'The offense charged in ths case at bar was a serious one, requiring upon conviction the imposition of a sentence of life imprisonment upon young men.
The Court should have accorded them a reasonable time to enable their counsel to prepare properly the case for trial. The time allotted was too brief for this purpose. Furthermore, it gave the appellants no time even to collect their own thoughts, let alone to contact relatives or friends or to plan or assist in planning their defense.' 351 F.2d at 502.
We did not hold in Townsend that the late appointment of counsel constituted a violation per se of the Constitution.
There is of course a vast difference between one case where the defendant says he is not guilty and wants a trial and the court proceeds to try him without giving his counsel adequate time for preparation, and another case where the defendant, after being fully advised as to his rights, admits his guilt, tells his lawyer that he wants to plead guilty, and instructs him to work out an agreement with the prosecutor as to the sentence. In the present case apparently there were no witnesses to the robbery, except the victim.
In our judgment, the constitutional right of a defendant to the effective assistance of counsel has not been violated by the late appointment of counsel unless it has operated to his prejudice. The question whether or not the defendant has been prejudiced must be determined by the Court by consideration of all the facts and circumstances in the case.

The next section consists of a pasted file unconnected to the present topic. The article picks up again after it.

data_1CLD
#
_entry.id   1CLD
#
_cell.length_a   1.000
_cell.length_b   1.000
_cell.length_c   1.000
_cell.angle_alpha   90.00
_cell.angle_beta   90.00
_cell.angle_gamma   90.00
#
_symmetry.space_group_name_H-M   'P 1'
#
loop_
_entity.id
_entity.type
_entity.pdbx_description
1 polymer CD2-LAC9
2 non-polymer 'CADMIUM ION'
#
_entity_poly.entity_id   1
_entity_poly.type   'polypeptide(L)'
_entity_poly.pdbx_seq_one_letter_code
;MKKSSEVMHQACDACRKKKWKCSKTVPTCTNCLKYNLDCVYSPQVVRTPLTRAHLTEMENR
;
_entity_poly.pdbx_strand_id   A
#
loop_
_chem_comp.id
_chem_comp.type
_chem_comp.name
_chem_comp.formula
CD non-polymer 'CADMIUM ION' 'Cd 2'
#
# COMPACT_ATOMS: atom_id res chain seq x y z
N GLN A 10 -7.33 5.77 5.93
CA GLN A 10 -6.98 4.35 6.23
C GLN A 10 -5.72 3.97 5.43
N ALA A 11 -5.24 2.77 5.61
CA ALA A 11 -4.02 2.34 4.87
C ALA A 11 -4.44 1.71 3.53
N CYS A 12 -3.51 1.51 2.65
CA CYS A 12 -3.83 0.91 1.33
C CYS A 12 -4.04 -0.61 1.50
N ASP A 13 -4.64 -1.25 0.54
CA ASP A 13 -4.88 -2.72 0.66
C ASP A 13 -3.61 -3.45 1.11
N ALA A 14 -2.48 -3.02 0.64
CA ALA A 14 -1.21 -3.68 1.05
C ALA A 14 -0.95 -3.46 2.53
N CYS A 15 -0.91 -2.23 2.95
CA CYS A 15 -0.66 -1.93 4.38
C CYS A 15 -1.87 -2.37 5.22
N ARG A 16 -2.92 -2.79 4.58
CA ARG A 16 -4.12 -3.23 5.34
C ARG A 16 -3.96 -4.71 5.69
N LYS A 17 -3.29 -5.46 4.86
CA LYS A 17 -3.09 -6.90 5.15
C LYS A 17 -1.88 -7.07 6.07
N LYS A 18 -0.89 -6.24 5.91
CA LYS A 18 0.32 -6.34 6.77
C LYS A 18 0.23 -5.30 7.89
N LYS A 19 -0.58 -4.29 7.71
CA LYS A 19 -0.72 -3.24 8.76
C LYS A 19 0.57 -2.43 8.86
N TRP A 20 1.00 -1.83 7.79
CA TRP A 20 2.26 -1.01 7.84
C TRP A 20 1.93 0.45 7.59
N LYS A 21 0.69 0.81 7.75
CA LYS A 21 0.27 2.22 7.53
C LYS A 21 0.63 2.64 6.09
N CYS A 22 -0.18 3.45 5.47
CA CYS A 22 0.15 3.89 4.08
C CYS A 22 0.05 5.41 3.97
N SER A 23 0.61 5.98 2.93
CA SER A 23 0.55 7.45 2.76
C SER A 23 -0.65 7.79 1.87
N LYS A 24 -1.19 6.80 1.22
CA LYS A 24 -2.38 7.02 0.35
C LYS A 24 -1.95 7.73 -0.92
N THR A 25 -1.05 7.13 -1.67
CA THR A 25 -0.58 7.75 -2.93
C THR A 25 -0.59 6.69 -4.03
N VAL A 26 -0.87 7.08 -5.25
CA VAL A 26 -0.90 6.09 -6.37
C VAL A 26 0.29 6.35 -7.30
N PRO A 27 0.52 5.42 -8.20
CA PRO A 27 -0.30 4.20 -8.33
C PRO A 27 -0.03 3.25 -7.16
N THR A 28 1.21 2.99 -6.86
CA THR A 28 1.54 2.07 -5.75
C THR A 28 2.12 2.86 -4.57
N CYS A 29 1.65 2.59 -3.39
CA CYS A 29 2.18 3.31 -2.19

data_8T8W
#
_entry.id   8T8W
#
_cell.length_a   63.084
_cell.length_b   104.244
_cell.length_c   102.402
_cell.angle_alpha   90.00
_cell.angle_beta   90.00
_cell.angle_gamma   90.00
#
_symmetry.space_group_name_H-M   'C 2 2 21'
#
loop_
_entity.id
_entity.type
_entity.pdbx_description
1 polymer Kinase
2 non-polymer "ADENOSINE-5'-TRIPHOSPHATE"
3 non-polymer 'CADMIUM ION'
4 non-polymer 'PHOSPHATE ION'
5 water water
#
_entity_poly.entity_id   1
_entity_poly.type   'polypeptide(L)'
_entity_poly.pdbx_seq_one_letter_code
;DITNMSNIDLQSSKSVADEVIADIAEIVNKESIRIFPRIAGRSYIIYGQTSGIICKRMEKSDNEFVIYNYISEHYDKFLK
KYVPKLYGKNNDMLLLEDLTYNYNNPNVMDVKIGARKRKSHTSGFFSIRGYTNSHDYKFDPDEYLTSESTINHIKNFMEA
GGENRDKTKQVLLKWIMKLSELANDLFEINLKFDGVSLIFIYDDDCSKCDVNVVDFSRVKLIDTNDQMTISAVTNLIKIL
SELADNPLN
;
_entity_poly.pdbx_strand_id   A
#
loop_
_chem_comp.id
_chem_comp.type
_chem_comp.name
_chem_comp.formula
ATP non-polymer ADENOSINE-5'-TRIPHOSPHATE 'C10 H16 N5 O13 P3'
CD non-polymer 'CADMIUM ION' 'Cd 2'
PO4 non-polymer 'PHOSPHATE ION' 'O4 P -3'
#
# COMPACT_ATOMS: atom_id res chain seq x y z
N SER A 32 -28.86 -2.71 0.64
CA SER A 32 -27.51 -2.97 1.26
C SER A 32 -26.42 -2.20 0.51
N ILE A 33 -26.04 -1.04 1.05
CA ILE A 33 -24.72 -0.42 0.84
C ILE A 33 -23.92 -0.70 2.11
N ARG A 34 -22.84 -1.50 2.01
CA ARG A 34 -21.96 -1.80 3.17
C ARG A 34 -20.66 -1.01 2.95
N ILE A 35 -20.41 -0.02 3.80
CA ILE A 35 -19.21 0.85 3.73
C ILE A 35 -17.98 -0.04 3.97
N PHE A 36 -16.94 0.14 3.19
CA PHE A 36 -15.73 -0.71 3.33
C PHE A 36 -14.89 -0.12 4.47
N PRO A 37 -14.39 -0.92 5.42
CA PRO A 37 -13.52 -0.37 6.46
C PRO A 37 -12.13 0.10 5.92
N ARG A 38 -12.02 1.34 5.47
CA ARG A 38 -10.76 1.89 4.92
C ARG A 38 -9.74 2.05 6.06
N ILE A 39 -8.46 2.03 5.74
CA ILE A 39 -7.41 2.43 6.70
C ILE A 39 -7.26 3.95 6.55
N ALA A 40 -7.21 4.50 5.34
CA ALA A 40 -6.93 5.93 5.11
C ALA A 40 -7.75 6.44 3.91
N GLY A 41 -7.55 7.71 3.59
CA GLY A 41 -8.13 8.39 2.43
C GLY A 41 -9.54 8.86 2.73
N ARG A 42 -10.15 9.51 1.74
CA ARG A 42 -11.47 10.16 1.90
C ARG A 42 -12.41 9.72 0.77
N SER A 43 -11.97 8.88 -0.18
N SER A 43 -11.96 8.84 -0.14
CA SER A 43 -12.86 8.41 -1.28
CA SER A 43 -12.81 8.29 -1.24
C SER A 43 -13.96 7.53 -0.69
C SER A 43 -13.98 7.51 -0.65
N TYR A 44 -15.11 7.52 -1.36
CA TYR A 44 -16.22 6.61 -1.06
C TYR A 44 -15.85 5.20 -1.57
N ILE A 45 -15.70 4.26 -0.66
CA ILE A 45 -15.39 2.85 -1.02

Recognition of the constitutional right of a defendant to effective assistance of counsel under the due process clause of the Fourteenth Amendment stems from Powell v. Alabama, 287 U.S. 45, 53 S.Ct. 55, 77 L.Ed. 158, 84 A.L.R. 527 (1932) where the Court said:
'That duty (to appoint counsel) is not discharged by an assignment at such a time or under such circumstances as to preclude the giving of effective aid in the preparation and trial of the case.' Id. at 71, 53 S.Ct. at 65.
In Avery v. Alabama, 308 U.S. 444, 60 S.Ct. 321, 84 L.Ed. 377 (1940), the Supreme Court reiterated the constitutional right to effective representation by counsel. The Court said:
'Since the Constitution nowhere specifies any period which must intervene between the required appointment of counsel and trial, the fact, standing alone, that a continuance has been denied, does not constitute a denial of the constitutional right to assistance of counsel. * * *